On February 15, 2000, Johnson filed a civil complaint, pursuant to 42 U.S.C. § 1983, against the Hospital and Stephens alleging that they violated her civil rights because Stephens used excessive force when he struck her in the head. Johnson's complaint also alleged a number of pendant state law claims. On January 24, 2002, the defendants filed a motion for summary judgment on Johnson's Section 1983 claim. On September 27, 2002, the trial judge granted the defendant's motion, dismissing both Johnson's federal and pendant state law claims. Specifically, the district court found that Stephens was not a "state actor" for purposes of Section 1983. The judge's Order also declined to retain pendant jurisdiction over Johnson's state law claims. Johnson timely appealed the Order to this Court on October 16, 2002. We affirm.



"We review a district court's grant of summary judgment de novo, construing all facts and inferences in the light most favorable to the non-moving party." Williams v. Waste Mgmt. of Ill., 361 F.3d 1021, 1028 (7th Cir.2004). Summary judgment is appropriate where "the pleadings, depositions, answers to interrogatories, and admissions on file, together with the affidavits, if any, show that there is no genuine issue as to any material fact and that the moving party is entitled to a judgment as a matter of law." Fed.R.Civ.P. 56(c).

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42 U.S.C. § 1983 provides in pertinent part that "[e]very person who, under color of any statute, ordinance, regulation, custom, or usage, of any State ... subjects, or causes to be subjected, any citizen of the United States ... to the deprivation of any rights, privileges, or immunities secured by the Constitution and laws, shall be liable to the party injured in an action at law." 42 U.S.C. § 1983. While generally employed against government officers, the language of § 1983 authorizes its use against private individuals who exercise government power; that is, those individuals who act "under color of state law." Payton v. Rush-Presbyterian-St. Luke's Med. Ctr., 184 F.3d 623, 628 (7th Cir.1999). This Court held in Payton v. Rush-Presbyterian-St. Luke's Medical Center that a private party will be deemed to have acted under "color of state law" when the state either (1) "effectively directs or controls the actions of the private party such that the state can be held responsible for the private party's decision"; or (2) "delegates a public function to a private entity." Id. Johnson argues, in accord with the latter theory, that Stephens should be considered a state actor due to his status as a special policeman, duly appointed under Chicago Municipal Code § 4-340-100.2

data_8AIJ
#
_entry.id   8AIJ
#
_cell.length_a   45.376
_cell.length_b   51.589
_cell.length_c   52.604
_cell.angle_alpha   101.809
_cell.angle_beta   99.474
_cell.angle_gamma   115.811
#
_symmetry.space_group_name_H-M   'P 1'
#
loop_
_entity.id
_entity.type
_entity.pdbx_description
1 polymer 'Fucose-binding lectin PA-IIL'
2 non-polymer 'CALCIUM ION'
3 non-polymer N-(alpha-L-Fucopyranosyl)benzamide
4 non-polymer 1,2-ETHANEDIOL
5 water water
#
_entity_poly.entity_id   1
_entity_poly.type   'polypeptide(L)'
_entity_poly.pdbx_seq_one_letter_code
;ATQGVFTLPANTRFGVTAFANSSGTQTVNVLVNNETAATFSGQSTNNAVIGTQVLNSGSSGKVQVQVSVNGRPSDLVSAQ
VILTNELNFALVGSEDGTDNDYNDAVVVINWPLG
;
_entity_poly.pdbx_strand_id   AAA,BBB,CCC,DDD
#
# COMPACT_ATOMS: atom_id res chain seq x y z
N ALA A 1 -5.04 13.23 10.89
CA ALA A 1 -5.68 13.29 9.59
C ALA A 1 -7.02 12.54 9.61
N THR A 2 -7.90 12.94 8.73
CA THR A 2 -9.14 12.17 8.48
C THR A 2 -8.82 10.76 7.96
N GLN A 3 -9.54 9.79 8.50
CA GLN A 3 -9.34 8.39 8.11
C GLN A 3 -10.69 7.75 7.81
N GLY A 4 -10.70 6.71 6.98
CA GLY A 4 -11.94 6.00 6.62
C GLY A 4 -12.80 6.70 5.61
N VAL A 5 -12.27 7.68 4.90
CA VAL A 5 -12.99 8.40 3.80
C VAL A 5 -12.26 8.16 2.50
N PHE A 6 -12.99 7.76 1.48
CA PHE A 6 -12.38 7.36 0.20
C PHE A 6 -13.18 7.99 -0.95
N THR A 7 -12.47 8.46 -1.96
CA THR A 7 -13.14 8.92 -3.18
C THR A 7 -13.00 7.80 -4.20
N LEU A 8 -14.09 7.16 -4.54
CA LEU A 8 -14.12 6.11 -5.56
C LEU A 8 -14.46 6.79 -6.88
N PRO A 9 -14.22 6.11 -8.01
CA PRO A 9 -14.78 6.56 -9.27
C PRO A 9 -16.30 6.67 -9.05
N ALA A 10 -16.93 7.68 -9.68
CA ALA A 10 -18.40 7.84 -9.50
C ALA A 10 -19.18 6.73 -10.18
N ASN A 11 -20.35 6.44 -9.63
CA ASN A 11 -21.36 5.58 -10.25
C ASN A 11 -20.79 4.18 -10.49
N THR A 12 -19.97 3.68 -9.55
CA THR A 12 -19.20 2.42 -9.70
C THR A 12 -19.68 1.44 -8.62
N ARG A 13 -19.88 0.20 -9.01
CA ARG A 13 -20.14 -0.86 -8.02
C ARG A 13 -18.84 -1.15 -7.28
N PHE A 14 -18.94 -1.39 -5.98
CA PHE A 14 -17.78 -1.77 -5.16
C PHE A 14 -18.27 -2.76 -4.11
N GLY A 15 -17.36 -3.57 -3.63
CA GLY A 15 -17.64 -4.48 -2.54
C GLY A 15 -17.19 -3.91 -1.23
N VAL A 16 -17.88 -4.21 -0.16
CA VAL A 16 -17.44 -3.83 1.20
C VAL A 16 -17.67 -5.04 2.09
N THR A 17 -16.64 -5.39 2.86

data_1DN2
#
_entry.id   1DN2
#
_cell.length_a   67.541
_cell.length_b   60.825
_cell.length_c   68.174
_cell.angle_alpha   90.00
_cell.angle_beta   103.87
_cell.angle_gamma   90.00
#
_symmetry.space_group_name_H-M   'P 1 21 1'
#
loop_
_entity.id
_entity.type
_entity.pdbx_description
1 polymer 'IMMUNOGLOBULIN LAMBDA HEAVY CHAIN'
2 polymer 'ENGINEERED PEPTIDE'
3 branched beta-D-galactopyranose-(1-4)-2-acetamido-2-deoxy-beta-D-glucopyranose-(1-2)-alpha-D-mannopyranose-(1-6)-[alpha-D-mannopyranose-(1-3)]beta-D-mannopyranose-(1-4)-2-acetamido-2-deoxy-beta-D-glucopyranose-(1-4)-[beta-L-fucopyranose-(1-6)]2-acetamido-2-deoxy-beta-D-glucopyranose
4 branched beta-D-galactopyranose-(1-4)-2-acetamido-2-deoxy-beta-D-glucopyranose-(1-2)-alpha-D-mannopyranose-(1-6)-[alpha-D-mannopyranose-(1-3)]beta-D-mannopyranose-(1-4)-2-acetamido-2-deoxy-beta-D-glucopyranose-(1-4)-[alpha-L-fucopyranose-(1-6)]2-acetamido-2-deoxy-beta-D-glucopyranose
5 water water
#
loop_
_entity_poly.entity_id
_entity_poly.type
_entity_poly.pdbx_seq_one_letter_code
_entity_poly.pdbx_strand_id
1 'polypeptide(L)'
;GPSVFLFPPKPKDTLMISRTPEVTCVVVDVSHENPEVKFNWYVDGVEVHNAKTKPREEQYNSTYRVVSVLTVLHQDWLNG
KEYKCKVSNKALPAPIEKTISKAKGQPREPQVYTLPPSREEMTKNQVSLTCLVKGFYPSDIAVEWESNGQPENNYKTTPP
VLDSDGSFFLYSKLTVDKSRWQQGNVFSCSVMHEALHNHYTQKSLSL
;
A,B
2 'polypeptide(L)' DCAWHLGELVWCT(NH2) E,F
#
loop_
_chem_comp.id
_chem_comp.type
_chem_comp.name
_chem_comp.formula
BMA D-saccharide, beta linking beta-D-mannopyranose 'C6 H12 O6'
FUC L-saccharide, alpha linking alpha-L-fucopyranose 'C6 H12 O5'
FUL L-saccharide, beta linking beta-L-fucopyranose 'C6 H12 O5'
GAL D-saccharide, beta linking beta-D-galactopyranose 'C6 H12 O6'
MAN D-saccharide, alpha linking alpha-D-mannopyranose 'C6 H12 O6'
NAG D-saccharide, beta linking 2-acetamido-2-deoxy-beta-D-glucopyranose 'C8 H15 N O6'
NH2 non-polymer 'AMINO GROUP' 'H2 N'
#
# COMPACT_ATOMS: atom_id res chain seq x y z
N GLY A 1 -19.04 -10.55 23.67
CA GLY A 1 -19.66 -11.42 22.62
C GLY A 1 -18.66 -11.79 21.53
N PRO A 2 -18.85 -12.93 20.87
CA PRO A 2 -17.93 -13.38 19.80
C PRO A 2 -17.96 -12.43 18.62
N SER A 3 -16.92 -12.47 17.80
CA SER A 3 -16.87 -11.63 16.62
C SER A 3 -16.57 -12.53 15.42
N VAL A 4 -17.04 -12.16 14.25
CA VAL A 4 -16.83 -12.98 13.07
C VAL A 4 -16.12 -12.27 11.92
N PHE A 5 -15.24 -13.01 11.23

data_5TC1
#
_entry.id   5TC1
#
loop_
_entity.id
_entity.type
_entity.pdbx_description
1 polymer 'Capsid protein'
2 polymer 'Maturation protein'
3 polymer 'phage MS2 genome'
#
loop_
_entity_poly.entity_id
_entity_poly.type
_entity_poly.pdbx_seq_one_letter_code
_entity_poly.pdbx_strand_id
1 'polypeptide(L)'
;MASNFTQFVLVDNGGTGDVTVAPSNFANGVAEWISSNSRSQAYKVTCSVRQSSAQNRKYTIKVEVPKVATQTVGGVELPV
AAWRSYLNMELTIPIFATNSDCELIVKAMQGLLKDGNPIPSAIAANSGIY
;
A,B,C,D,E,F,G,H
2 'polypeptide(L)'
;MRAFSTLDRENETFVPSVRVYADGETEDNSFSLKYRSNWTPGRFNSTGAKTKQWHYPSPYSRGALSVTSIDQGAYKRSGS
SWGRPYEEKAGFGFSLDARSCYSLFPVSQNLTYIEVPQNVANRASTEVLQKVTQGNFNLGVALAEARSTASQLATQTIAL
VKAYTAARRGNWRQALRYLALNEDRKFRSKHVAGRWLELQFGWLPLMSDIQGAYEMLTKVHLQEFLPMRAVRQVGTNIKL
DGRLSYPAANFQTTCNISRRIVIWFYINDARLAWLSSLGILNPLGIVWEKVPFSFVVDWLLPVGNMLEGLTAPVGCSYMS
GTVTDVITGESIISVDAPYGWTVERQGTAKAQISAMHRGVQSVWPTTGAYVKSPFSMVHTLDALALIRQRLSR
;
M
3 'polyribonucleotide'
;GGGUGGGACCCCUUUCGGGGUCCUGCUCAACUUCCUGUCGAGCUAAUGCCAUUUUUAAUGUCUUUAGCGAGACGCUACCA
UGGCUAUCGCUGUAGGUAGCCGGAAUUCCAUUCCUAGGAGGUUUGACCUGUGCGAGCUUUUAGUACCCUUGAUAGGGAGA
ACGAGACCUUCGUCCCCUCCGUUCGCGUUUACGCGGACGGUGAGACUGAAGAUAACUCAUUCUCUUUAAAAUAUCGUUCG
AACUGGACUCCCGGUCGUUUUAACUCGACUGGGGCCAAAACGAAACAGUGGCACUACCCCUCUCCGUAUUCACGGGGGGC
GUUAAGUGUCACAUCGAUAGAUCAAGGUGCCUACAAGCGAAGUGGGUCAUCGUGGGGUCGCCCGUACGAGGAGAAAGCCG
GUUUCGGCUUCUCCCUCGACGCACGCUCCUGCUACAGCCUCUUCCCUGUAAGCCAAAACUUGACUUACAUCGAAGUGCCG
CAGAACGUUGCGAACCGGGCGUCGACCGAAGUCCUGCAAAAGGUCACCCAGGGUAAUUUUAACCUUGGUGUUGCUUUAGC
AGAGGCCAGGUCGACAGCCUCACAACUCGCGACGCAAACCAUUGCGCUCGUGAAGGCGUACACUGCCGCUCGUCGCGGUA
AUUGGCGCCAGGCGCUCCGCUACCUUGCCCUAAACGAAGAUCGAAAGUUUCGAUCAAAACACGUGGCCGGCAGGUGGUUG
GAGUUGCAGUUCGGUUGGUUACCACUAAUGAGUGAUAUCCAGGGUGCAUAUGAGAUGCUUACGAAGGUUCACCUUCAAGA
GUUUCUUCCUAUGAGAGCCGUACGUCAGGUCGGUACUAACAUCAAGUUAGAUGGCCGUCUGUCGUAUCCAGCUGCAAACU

Chicago Municipal Code § 4-340-100 declares that "[s]pecial policemen shall possess the powers of the regular police patrol at the places for which they are respectively appointed." Furthermore, "for purposes of determining whether [an individual is a] state actor[] ..., no legal difference exists between a privately employed special officer with full police powers and a regular Chicago police officer." Payton, 184 F.3d at 630 (emphasis added). If, however, the privately employed special officers are "no substitute for the police" in that they are not "entrusted with all powers possessed by the police," then the special officer is not considered a state actor. Id. (citations omitted). When, for example, a special officer's only recourse in a given situation is to call the police for help, it is "a far cry from delegating all of the powers of the regular police patrol to the special officer." Payton, 184 F.3d at 630.


In United States v. Hoffman, 498 F.2d 879 (7th Cir.1974), for example, we held that privately employed railroad policemen, who were also Chicago special police officers, were state actors when they brutally beat vagrant trespassers. Id. at 881-82. Of particular importance was the fact that the policemen were "authorized on a continuing and full-time basis to search actively for criminals and ... to use the powers of the state when their search [was] successful." Id. at 881.


In Wade v. Byles, on the other hand, we held that a security guard working under contract with the Chicago Housing Authority ("CHA") was not a state actor when, while on duty, the security guard got into an altercation with an individual at a CHA security checkpoint, and shot the man in the groin. 83 F.3d 902 (7th Cir.1996). Like the railroad policemen in Hoffman, the CHA had been officially delegated police authority. Id. at 903. Unlike the situation in Hoffman, however, we held that Wade was not a case "where the state ha[d] delegated its entire police power to a private police force." Id. at 905 (Although contract with CHA allowed guard to carry gun, it only permitted him to detain individuals for trespass and only pending arrival of police). For that reason, the guard in Wade was not a state actor. Id. at 907.